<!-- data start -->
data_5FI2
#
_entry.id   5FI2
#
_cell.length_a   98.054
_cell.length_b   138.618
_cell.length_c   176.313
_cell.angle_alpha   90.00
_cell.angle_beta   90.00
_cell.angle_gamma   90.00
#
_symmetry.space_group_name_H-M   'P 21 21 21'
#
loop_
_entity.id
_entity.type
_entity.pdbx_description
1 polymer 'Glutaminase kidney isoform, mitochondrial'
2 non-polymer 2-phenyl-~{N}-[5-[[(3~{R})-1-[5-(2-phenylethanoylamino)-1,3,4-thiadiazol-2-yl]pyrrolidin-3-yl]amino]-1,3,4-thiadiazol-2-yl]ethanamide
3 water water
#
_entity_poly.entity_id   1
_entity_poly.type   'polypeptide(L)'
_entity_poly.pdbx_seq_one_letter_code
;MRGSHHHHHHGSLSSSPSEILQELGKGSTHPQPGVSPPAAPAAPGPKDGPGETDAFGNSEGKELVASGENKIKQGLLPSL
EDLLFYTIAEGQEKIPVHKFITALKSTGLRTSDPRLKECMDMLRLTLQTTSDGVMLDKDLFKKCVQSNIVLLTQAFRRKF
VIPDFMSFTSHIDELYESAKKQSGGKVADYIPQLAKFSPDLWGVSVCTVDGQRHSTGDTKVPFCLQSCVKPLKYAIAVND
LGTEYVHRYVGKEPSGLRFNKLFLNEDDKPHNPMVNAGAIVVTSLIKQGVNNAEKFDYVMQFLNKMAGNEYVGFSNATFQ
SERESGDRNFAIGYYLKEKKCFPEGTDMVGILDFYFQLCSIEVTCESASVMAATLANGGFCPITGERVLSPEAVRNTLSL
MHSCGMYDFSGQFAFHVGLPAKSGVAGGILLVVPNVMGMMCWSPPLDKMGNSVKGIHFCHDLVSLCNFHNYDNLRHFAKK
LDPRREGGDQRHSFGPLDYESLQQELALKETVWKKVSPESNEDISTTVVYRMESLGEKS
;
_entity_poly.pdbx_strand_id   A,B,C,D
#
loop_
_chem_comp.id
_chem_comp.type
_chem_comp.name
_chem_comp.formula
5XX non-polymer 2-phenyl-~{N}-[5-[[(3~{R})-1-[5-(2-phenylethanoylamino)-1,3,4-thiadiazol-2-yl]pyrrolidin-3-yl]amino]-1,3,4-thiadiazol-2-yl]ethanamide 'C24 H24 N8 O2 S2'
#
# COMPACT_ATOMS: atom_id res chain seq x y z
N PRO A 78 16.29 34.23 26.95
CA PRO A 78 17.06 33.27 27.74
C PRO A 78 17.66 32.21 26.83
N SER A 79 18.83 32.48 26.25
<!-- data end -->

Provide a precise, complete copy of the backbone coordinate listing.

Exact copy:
data_5FI2
#
_entry.id   5FI2
#
_cell.length_a   98.054
_cell.length_b   138.618
_cell.length_c   176.313
_cell.angle_alpha   90.00
_cell.angle_beta   90.00
_cell.angle_gamma   90.00
#
_symmetry.space_group_name_H-M   'P 21 21 21'
#
loop_
_entity.id
_entity.type
_entity.pdbx_description
1 polymer 'Glutaminase kidney isoform, mitochondrial'
2 non-polymer 2-phenyl-~{N}-[5-[[(3~{R})-1-[5-(2-phenylethanoylamino)-1,3,4-thiadiazol-2-yl]pyrrolidin-3-yl]amino]-1,3,4-thiadiazol-2-yl]ethanamide
3 water water
#
_entity_poly.entity_id   1
_entity_poly.type   'polypeptide(L)'
_entity_poly.pdbx_seq_one_letter_code
;MRGSHHHHHHGSLSSSPSEILQELGKGSTHPQPGVSPPAAPAAPGPKDGPGETDAFGNSEGKELVASGENKIKQGLLPSL
EDLLFYTIAEGQEKIPVHKFITALKSTGLRTSDPRLKECMDMLRLTLQTTSDGVMLDKDLFKKCVQSNIVLLTQAFRRKF
VIPDFMSFTSHIDELYESAKKQSGGKVADYIPQLAKFSPDLWGVSVCTVDGQRHSTGDTKVPFCLQSCVKPLKYAIAVND
LGTEYVHRYVGKEPSGLRFNKLFLNEDDKPHNPMVNAGAIVVTSLIKQGVNNAEKFDYVMQFLNKMAGNEYVGFSNATFQ
SERESGDRNFAIGYYLKEKKCFPEGTDMVGILDFYFQLCSIEVTCESASVMAATLANGGFCPITGERVLSPEAVRNTLSL
MHSCGMYDFSGQFAFHVGLPAKSGVAGGILLVVPNVMGMMCWSPPLDKMGNSVKGIHFCHDLVSLCNFHNYDNLRHFAKK
LDPRREGGDQRHSFGPLDYESLQQELALKETVWKKVSPESNEDISTTVVYRMESLGEKS
;
_entity_poly.pdbx_strand_id   A,B,C,D
#
loop_
_chem_comp.id
_chem_comp.type
_chem_comp.name
_chem_comp.formula
5XX non-polymer 2-phenyl-~{N}-[5-[[(3~{R})-1-[5-(2-phenylethanoylamino)-1,3,4-thiadiazol-2-yl]pyrrolidin-3-yl]amino]-1,3,4-thiadiazol-2-yl]ethanamide 'C24 H24 N8 O2 S2'
#
# COMPACT_ATOMS: atom_id res chain seq x y z
N PRO A 78 16.29 34.23 26.95
CA PRO A 78 17.06 33.27 27.74
C PRO A 78 17.66 32.21 26.83
N SER A 79 18.83 32.48 26.25